Minutes of Y's Men Meeting of March 9, 2017
Along with his position of Norwalk Hospital President, Mr. Daglio is the Chief Strategic Officer of the Western Connecticut Health District.
This group is moving toward value based medicine. This means that payment will no longer be based on services provided by the hospital, but on the achievement of wellness for the patient through reduced costs, standardized care and increased service. The emphasis will be on preventing people from having to go to a hospital, but providing excellent care if they do have to go.
To accomplish this there must be an expansion in the field of primary care. This requires more physicians who do more than the old model for primary care and who do it with standardized care to achieve the best outcomes. This can prevent hospital visits.
There is no doubt that services provided in hospitals cost more than similar services provided outside a hospital setting. Yet, some outside service providers can provide better services than a hospital at the lower cost because they can bring economies of scale to the process along with a staff that just specializes in particular services. Hospital need to outsource these services to these outside providers. Western Connecticut Health District is doing this now with lab services and wants to expand this approach to radiology in the near future. The District is also encouraging the development of community health programs that promote better behavioral health practices for their served populations. The District is also partnering with specialists who can provide their services in the District using District staff trained to the specialty standards. One such partnership in the future will be with the Sloan Kettering hospital for cancer care. The District is also beginning a sharing program among its hospitals so expensive services and equipment are not duplicated among these hospitals.
Q & A
Q. Are you getting specialists tied in with urgent care centers?
A. Urgent care centers are low cost providers and we are attempting to get them surrounded by specialists.
Q. How do proposed changes in the health care law affect you?
A. Don’t know the answer yet about payments, but the state is hurting us more than the Federal government. We pay a lot into the state and get very little back.
Q. What is a concierge practice and what are its benefits and costs?
A. The costs vary depending on the practice, but it provides highly personalized service. It is a newer model and one growing in popularity.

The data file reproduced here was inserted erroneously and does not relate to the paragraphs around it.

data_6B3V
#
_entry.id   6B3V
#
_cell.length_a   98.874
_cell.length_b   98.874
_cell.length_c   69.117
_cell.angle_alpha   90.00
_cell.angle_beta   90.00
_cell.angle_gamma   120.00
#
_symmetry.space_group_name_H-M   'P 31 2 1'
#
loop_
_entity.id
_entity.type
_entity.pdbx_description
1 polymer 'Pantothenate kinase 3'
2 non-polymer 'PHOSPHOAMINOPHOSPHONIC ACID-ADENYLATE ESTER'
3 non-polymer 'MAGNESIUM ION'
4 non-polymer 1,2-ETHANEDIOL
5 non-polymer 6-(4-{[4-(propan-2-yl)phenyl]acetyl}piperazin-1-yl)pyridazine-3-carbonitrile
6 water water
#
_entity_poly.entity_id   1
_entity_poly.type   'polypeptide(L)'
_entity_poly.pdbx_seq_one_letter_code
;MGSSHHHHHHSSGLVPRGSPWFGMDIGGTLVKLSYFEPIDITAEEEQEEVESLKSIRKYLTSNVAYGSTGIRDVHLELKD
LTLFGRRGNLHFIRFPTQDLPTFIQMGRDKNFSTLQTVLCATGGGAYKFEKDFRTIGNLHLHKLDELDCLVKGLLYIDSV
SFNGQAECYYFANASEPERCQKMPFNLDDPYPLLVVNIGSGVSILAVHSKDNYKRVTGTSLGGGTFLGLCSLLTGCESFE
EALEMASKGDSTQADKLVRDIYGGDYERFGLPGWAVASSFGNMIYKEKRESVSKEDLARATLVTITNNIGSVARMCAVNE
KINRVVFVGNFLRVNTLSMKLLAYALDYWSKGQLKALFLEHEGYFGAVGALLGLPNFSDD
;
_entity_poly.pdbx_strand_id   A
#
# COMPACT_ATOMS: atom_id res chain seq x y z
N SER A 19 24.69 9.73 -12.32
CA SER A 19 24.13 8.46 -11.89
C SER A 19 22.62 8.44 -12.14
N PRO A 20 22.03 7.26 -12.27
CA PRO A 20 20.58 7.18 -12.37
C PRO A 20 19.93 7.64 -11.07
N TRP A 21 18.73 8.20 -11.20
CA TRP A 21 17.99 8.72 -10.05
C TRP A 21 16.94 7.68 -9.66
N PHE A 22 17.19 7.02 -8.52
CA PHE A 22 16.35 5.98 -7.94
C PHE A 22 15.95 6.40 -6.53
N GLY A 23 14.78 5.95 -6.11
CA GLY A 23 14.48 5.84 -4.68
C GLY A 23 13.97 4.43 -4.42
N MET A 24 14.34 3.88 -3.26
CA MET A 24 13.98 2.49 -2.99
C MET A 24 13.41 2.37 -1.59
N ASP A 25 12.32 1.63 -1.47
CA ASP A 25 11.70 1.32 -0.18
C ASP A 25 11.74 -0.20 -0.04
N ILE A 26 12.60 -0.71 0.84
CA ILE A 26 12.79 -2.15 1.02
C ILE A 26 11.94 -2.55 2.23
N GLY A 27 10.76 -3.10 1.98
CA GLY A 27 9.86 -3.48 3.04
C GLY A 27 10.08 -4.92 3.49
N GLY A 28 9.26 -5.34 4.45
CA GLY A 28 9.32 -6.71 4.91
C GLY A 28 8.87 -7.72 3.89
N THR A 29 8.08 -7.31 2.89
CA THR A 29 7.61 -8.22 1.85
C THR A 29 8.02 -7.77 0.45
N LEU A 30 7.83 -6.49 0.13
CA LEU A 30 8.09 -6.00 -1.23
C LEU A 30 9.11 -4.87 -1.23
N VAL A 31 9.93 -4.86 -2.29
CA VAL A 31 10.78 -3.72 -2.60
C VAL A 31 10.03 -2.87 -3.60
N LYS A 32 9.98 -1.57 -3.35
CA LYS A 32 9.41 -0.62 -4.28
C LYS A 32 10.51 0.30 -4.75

Q. What is happening with the new focus on single rooms in hospitals?
A. We are trying to keep people out of hospitals, but we still have to modernize and the new hospital codes require single rooms.
Q. How are you dealing with fixed costs?
A. Fixed costs are overwhelming many hospitals particularly small ones. You need volume and this leads to necessary consolidation.
Q. Why isn’t customized care better than standardized care?
A. By standardized care we mean providing those things that have proven to be most effective, but every patient is still treated individually.
Q. Can hospital food be improved?
A. Bad food is often the result of doctor placed restrictions on a diet. The food is getting better and we now use an outside service that can provide higher quality food at a lower cost.
Q. What is good and bad about the ACA?
A. It incentivizes the right things, but is unpredictable as to its compensation levels.
Q. Why different compensation levels for admissions for observation rather than in-patients?
A. Observation patients are treated as out-patients so those rules apply.
Q. Why are physicians compensated in accordance with their number of relative value units (“RVUs”)?
A. That is the old method of compensation that resulted in doctors seeing as many patients as possible during a day. We are attempting to get away from that model and go to a model that compensates based on outcomes.
Q. Why can’t my own physician visit me in the hospital?
A. He can, but your in hospital care will be directed by the hospital physicians to expedite the process and get you released sooner.
Q. Do CT hospital building codes require that they be built to allow for additional expansion?
A. No, but at Norwalk we build in extra space.
Q. If hospital costs are being reduced, why aren’t consumer costs going down?
A. Not all hospitals are doing what we are doing and it takes a little time for the savings to be realized.
Q. Why doesn’t Norwalk use some of the St Vincent’s physicians if that would help St Vincent stay afloat?
A. The economics are such that we have to use in-network physicians.